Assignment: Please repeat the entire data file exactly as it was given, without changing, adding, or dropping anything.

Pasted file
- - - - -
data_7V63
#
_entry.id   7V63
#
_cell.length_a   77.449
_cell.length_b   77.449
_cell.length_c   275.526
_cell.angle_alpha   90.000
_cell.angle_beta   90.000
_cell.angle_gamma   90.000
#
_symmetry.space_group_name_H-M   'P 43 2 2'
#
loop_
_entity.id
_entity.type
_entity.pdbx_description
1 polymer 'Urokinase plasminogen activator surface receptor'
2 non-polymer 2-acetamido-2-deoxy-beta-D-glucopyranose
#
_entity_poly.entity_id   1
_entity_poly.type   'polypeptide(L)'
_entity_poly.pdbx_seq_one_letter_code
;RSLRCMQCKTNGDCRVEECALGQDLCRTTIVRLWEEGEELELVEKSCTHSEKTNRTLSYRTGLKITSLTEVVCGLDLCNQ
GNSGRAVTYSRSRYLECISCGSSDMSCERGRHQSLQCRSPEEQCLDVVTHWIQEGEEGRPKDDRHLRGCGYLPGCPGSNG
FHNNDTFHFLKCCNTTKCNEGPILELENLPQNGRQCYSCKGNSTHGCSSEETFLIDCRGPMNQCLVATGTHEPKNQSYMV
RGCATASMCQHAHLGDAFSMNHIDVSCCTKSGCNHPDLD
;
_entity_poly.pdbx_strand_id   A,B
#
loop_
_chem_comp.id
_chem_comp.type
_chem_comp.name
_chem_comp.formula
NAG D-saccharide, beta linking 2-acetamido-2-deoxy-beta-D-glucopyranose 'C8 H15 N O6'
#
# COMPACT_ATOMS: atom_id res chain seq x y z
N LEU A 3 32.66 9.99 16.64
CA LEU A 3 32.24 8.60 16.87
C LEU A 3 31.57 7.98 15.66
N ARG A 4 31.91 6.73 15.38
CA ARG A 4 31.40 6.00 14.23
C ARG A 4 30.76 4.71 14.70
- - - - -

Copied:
data_7V63
#
_entry.id   7V63
#
_cell.length_a   77.449
_cell.length_b   77.449
_cell.length_c   275.526
_cell.angle_alpha   90.000
_cell.angle_beta   90.000
_cell.angle_gamma   90.000
#
_symmetry.space_group_name_H-M   'P 43 2 2'
#
loop_
_entity.id
_entity.type
_entity.pdbx_description
1 polymer 'Urokinase plasminogen activator surface receptor'
2 non-polymer 2-acetamido-2-deoxy-beta-D-glucopyranose
#
_entity_poly.entity_id   1
_entity_poly.type   'polypeptide(L)'
_entity_poly.pdbx_seq_one_letter_code
;RSLRCMQCKTNGDCRVEECALGQDLCRTTIVRLWEEGEELELVEKSCTHSEKTNRTLSYRTGLKITSLTEVVCGLDLCNQ
GNSGRAVTYSRSRYLECISCGSSDMSCERGRHQSLQCRSPEEQCLDVVTHWIQEGEEGRPKDDRHLRGCGYLPGCPGSNG
FHNNDTFHFLKCCNTTKCNEGPILELENLPQNGRQCYSCKGNSTHGCSSEETFLIDCRGPMNQCLVATGTHEPKNQSYMV
RGCATASMCQHAHLGDAFSMNHIDVSCCTKSGCNHPDLD
;
_entity_poly.pdbx_strand_id   A,B
#
loop_
_chem_comp.id
_chem_comp.type
_chem_comp.name
_chem_comp.formula
NAG D-saccharide, beta linking 2-acetamido-2-deoxy-beta-D-glucopyranose 'C8 H15 N O6'
#
# COMPACT_ATOMS: atom_id res chain seq x y z
N LEU A 3 32.66 9.99 16.64
CA LEU A 3 32.24 8.60 16.87
C LEU A 3 31.57 7.98 15.66
N ARG A 4 31.91 6.73 15.38
CA ARG A 4 31.40 6.00 14.23
C ARG A 4 30.76 4.71 14.70